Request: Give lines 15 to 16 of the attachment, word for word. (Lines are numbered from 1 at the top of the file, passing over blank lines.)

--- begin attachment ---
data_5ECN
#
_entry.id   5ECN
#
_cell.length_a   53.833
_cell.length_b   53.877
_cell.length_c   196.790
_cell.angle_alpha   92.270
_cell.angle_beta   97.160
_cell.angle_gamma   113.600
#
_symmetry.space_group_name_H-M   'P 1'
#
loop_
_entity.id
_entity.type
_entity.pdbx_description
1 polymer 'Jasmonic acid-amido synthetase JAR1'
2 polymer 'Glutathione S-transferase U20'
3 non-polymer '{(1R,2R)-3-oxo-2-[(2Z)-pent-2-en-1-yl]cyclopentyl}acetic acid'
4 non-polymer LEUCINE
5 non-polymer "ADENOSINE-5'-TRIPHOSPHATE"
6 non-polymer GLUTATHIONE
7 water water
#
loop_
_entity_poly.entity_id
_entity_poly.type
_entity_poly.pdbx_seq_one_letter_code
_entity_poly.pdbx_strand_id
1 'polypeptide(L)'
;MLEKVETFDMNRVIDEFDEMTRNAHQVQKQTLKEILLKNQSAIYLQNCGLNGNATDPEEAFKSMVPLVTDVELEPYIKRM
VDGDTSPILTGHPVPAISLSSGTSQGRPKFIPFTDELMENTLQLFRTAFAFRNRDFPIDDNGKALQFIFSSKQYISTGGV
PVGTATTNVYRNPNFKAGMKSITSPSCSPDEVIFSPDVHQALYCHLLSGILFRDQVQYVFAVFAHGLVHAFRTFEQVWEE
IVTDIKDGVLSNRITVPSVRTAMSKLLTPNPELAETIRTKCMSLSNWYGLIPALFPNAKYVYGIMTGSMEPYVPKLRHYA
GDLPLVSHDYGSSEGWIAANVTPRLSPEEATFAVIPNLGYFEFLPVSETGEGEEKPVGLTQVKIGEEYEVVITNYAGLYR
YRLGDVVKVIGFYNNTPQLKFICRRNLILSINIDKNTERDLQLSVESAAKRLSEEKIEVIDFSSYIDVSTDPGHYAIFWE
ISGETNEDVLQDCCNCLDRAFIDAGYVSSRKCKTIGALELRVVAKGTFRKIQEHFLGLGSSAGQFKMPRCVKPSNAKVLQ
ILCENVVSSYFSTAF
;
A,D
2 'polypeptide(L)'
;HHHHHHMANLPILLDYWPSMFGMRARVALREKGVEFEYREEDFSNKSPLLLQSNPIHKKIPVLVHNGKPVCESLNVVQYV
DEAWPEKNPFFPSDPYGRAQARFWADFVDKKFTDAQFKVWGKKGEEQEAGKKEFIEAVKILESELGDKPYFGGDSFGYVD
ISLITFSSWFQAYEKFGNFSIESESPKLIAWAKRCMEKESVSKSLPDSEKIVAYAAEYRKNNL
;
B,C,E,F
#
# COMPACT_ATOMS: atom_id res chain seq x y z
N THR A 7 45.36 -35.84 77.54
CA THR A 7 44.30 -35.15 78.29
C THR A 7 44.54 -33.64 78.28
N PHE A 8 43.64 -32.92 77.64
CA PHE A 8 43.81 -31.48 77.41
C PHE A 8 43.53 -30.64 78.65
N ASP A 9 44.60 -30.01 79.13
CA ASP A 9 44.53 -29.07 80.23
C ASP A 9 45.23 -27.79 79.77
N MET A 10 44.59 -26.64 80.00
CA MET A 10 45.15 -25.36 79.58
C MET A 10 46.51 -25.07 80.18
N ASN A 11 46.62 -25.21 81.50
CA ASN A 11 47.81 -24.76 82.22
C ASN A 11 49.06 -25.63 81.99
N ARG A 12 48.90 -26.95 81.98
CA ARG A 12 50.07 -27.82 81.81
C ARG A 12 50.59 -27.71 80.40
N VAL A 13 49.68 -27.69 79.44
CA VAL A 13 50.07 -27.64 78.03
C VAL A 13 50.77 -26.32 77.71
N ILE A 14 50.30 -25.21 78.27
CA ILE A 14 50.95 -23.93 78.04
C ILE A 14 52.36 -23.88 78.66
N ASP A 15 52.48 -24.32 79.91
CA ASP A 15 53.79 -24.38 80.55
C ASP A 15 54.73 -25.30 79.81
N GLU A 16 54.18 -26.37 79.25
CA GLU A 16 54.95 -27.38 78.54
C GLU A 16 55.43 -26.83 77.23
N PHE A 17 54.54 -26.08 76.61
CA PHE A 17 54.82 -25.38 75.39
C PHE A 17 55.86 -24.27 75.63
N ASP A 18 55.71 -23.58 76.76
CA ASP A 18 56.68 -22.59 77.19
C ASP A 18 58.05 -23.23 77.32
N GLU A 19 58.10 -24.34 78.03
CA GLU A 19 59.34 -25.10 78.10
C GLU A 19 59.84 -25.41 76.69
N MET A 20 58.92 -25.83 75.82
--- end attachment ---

_entity.id
_entity.type